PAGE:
about 2 years ago • 3 mins
Xpeng reported a mixed set of results on Tuesday, but the Chinese electric vehicle (EV) maker has a crack team of engineers working round the clock to nail it next time.
What does this mean?
Xpeng delivered more than 25,000 cars last quarter – a record high and nearly three times as many as the same time in 2020. That drove revenue up by a much better-than-expected 187% compared to the same time last year. But it had plenty of outgoings too: the company’s been spending big on developing new cars, as well as on self-driving tech that’ll allow it to build robotaxis down the line. So it follows that the company’s research and development costs were twice what they were in the third quarter of last year, and that the company made a bigger-than-expected loss. Still, the company sees that as a necessary bump on the road to glory: Xpeng said it’s expecting to break delivery records this quarter too.
Why should I care?
The bigger picture: This is a big pond.
China’s the biggest EV market in the world, and it’s growing at a rate of knots: EV sales in the country are on track to hit 3 million by the end of the year – more than double last year’s total. And while there is a lot of competition from the likes of Tesla, NIO, and Li Auto, the market’s so big that Xpeng shouldn’t have any problem growing its sales for the foreseeable future.
Zooming out: Feel the power.
It’s not just the carmakers having all the fun: CATL – the world’s biggest manufacturer of EV batteries – became China’s second-biggest domestically listed company by market value earlier this week, having seen its share price more than double over the last year. And that might just be the start: the US government’s next spending proposal includes tax incentives for EV buyers, and it could boost demand for CATL’s batteries even more.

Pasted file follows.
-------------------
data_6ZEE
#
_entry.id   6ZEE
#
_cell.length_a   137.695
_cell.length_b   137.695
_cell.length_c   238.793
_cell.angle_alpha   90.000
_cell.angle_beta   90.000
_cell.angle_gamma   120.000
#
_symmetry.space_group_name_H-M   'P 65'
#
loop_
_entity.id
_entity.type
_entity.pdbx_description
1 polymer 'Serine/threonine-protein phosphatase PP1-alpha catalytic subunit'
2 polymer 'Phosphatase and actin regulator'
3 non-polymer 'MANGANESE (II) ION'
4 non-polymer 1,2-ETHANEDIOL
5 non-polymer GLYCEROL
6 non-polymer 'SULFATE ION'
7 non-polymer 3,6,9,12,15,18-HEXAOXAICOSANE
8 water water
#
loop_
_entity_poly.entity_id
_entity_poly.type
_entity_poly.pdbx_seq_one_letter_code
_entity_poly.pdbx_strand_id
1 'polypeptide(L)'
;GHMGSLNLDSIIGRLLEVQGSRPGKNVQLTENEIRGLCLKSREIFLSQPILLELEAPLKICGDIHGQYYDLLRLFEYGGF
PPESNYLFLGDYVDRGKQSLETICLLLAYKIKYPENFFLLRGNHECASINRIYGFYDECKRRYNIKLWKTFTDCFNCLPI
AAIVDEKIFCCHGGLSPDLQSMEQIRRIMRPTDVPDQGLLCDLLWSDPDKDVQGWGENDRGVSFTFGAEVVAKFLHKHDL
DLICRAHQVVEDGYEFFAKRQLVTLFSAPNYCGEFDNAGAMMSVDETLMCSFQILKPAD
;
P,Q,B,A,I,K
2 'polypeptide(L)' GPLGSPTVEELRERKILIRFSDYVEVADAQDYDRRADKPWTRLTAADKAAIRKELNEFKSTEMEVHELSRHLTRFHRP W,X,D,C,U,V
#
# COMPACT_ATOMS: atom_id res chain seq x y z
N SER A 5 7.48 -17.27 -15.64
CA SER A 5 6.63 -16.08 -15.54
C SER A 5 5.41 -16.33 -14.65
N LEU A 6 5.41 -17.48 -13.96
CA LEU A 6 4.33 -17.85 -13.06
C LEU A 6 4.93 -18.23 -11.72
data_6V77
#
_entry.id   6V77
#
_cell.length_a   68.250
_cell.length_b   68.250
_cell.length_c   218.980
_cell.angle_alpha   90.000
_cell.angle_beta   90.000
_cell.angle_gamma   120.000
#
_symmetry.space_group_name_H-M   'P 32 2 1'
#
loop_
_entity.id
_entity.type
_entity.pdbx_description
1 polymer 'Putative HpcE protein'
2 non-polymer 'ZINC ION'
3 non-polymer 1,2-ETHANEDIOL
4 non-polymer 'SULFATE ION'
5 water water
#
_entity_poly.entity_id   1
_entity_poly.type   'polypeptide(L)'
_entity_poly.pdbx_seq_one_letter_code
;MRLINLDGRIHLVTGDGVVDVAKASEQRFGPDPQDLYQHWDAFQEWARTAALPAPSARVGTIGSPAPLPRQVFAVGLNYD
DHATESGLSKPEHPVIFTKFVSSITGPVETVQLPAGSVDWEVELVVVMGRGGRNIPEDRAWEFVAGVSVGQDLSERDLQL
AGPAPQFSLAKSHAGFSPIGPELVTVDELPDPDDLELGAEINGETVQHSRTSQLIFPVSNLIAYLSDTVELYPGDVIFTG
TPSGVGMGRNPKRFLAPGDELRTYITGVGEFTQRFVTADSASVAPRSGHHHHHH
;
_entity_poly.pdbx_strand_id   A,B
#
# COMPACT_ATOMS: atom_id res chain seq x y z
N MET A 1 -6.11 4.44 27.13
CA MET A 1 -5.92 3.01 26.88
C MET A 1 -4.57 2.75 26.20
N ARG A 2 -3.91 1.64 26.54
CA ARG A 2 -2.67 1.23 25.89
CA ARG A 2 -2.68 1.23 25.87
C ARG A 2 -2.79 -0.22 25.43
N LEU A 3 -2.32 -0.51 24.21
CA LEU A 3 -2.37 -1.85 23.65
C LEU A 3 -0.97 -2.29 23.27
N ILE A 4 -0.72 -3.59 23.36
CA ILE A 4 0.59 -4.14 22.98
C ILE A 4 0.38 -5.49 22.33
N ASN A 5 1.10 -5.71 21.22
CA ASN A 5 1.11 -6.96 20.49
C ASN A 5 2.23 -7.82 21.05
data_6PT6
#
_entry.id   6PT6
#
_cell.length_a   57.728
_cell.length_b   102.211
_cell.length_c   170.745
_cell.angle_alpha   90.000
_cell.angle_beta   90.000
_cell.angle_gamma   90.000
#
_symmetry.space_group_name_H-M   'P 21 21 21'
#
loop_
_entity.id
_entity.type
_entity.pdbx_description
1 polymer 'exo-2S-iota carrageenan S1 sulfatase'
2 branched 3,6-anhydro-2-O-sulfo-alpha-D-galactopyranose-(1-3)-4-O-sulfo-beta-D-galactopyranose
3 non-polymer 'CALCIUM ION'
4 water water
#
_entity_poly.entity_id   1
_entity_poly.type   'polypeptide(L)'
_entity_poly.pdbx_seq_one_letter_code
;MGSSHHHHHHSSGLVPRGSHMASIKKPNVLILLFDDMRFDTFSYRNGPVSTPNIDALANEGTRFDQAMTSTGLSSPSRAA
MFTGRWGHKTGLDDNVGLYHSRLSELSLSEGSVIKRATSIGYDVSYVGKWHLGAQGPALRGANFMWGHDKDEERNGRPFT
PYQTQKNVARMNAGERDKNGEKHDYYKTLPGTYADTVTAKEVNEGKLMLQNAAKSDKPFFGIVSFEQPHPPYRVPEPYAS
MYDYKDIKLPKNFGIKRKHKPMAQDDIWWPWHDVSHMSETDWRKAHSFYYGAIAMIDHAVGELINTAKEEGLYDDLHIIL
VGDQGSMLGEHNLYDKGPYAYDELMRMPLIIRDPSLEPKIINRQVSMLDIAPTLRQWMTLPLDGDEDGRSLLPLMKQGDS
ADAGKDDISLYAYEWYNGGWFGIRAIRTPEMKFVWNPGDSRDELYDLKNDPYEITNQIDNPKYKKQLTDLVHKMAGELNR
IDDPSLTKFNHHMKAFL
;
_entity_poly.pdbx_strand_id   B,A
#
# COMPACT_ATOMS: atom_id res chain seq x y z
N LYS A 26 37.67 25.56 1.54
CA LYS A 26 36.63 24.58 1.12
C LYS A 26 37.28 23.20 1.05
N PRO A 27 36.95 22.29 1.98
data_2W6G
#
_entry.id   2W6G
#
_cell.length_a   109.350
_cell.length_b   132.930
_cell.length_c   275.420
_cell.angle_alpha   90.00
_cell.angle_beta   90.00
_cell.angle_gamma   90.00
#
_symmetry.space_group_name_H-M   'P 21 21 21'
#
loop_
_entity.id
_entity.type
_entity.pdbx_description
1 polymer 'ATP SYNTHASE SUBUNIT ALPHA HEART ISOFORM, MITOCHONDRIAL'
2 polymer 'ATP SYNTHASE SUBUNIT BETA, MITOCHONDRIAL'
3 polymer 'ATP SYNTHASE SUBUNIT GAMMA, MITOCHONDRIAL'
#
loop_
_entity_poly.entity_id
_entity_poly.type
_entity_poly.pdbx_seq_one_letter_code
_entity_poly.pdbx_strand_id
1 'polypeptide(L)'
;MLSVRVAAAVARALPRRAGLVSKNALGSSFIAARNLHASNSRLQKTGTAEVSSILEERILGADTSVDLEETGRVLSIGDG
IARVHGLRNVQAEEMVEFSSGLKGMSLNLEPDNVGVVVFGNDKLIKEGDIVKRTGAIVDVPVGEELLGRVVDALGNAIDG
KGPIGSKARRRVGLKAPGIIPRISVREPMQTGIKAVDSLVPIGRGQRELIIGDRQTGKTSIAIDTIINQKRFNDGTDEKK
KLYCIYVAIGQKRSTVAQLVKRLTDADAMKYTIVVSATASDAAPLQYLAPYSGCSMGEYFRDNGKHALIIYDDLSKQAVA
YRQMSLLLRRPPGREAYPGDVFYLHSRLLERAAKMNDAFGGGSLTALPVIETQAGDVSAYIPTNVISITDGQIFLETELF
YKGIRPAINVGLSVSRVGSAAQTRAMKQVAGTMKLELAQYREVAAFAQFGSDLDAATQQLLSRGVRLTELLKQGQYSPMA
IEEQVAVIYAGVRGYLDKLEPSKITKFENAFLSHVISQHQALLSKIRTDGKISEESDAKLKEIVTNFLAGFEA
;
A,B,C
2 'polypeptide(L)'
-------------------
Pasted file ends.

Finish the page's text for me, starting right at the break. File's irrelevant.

Keep reading for our next story...
Zoom reported better-than-expected quarterly results late on Monday, so let’s just hope no one quits while the teleconferencing company is ahead…
What does this mean?
Zoom always knew lockdowns weren’t going to last forever, which is precisely why the company’s been looking for ways to make sure its business keeps growing no matter what. One of its priorities has been to raise the profile of its hybrid product: a conference room setup that’ll connect those in meeting rooms to those in their living rooms. The other has been to double down on big business customers, which has been proving particularly fruitful: the number of customers spending more than $100,000 a year with Zoom nearly doubled last quarter from the same time the year before. Smart moves, both: they helped lift the company’s revenue by a better-than-expected 35% versus the same time a year ago.
Why should I care?
For markets: Investors are shooting their own foot.
Investors clearly have their doubts about Zoom’s long-term future, having sent its stock down more than 30% since July. But the irony is that they’re the ones making it more difficult for Zoom to limit the very drop-off in growth they’re worried about. Take the Five9 saga: Zoom announced plans to buy the customer support software provider in July using its shares as payment, in an effort to diversify its business offerings and shore up its growth. But with investors continuing to send Zoom’s share price south over the next couple of months, Five9 ended up calling the whole thing off.
Zooming out: Out of the frying pan.
Then again, maybe we’re not quite done with Zoom calls just yet: Austria just imposed its fourth national lockdown this week on the back of rising coronavirus infections, and Germany’s reportedly thinking about doing the same. That might be why the company’s revenue outlook for this quarter came in better than expected, then…
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